Ronnie Killen runs multiple restaurants in the Houston area, and this week he opened Killen's, his long-awaited Heights comfort food concept. His process for this one has been a little different. For one, his opening staff at Killen's has come from his other locations, so there's an assumed expectation as to what policies they should follow. What's more, the restaurateur and James Beard award-nominated chef had a plan in place for more than a year.
Originally he wanted to open Killen's in mid-2019, but the restaurateur had setbacks at the former Hickory Hollow property, primarily regarding city permits. "It's just a work in progress, but I'm happy to be open," he says. "I expected to spend $300,000–400,000 but I went on to spend $1.7 million."
Because of this, Killen's Covid-19 response looks more like what folks are seeing in established restaurants across Houston. At a friends-and-family night before officially opening, Killen and his team all wore face masks, kept hand sanitizer by the door, and used paper menus. Plus, tables were arranged so that no two parties were less than six feet from one another. There are no banquettes that need to be separated by Plexiglas, just four-tops spread out over the dining room.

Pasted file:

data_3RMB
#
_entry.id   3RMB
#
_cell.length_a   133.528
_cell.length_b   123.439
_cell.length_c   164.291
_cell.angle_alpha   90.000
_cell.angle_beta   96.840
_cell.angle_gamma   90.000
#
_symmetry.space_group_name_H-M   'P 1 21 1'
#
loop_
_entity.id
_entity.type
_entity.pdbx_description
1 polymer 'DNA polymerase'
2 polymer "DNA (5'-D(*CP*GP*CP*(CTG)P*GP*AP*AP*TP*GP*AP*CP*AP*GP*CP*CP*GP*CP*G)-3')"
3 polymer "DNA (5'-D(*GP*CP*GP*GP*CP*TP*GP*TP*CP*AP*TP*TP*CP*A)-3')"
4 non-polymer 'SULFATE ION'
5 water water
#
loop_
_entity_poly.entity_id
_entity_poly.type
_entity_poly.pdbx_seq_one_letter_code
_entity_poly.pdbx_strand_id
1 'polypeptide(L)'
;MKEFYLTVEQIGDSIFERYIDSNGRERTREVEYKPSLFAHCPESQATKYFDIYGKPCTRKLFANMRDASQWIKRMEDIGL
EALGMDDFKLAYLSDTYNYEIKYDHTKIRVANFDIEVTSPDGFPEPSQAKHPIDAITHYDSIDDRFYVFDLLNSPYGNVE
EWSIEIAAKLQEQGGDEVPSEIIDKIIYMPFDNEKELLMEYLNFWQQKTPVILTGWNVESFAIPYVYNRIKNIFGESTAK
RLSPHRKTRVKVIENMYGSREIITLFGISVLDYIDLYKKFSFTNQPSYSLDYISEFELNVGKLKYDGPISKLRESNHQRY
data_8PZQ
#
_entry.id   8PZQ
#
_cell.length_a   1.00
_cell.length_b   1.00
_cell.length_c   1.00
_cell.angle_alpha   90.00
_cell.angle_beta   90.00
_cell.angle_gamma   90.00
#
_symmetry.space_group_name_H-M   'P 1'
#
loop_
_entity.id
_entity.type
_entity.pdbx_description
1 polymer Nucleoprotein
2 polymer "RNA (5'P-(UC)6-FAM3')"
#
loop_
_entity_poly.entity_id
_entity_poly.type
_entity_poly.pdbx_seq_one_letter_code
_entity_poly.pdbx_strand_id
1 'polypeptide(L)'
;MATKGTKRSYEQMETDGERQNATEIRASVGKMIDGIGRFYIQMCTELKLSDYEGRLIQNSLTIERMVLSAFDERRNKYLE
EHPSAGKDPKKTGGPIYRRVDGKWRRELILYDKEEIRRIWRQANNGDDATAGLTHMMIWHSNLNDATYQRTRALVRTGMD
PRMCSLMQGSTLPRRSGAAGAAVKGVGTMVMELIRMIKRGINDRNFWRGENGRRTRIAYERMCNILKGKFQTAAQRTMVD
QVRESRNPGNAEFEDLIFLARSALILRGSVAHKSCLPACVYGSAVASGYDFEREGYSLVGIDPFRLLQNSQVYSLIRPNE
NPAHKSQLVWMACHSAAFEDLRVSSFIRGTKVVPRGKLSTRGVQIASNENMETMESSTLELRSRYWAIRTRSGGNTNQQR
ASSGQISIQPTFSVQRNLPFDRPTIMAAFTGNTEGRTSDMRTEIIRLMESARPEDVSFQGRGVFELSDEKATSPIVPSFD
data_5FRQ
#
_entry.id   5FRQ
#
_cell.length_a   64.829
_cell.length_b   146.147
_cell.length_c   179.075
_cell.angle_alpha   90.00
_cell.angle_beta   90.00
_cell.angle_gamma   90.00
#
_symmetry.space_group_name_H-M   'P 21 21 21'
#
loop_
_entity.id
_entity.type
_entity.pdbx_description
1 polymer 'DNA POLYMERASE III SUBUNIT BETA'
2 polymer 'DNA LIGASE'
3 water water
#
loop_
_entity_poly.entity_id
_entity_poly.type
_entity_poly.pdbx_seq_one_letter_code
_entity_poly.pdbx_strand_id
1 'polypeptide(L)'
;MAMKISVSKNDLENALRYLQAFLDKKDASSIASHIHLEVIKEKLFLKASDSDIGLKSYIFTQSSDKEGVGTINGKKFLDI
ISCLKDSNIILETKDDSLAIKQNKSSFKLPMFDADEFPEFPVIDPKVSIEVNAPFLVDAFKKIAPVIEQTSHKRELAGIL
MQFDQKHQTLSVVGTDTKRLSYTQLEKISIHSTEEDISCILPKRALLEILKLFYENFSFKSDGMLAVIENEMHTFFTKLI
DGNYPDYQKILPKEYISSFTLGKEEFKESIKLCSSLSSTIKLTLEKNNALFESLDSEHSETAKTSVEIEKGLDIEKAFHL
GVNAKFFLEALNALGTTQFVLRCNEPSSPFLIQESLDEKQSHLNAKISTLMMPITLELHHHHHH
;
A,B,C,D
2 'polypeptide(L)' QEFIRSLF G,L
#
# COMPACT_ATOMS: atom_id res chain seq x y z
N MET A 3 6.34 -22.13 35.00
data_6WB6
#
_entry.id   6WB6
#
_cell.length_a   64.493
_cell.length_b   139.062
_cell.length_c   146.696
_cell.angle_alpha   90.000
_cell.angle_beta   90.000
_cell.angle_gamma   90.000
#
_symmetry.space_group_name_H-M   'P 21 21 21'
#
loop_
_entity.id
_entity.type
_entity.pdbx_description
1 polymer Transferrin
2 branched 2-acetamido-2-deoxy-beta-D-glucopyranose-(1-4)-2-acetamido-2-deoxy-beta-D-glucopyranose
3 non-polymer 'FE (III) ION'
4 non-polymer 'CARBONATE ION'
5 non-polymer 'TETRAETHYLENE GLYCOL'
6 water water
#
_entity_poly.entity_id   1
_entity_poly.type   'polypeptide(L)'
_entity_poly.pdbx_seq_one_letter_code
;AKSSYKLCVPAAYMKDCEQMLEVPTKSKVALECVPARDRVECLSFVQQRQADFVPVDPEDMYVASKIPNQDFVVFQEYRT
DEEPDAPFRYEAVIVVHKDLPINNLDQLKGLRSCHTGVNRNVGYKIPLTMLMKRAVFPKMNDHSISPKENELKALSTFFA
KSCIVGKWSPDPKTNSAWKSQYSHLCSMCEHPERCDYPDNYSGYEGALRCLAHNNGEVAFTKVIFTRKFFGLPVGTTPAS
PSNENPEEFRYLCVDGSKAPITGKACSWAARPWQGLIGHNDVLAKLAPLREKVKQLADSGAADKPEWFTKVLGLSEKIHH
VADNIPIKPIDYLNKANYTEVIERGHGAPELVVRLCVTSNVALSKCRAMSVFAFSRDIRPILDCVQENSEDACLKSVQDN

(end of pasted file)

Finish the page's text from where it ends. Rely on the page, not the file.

There also are added behind-the-scenes moves Killen has made to ensure the safety of diners and staff members. For instance, along with daily temperature checks, employees are tested for Covid-19 every two weeks. That's a deep-pocket expense, but he says it's one of the checks he can count on as the new concept gets off the ground.
"It's hard to babysit our staff," says Killen. "But I'm checking their temperature when they come in and it's, 'Okay, do the right thing.'"
Killen says he contracted Covid-19 at the end of February, and he believes it stems from his time at the Houston Live Show and Rodeo BBQ Cookoff. He knows from that experience that nothing is guaranteed when opening during a pandemic, so he's staying diligent while considering small additions or changes to the 178-seat restaurant once it gets settled, all in response to what customers want. For example, he'd like to install a patio out back.
"Maybe it's something we can add on later, but we just ran out of time," Killen says.
Time, however, is what really will dictate how restaurants all over Houston proceed as the coronavirus continues to loom overhead, but that at least is something the industry's used to. Restaurants have been fighting time forever, and employees are nothing if not willing to adapt. If things don't work as well at first, you'll undoubtedly see changes. At the end of the day, the operators need to just open and run their restaurants.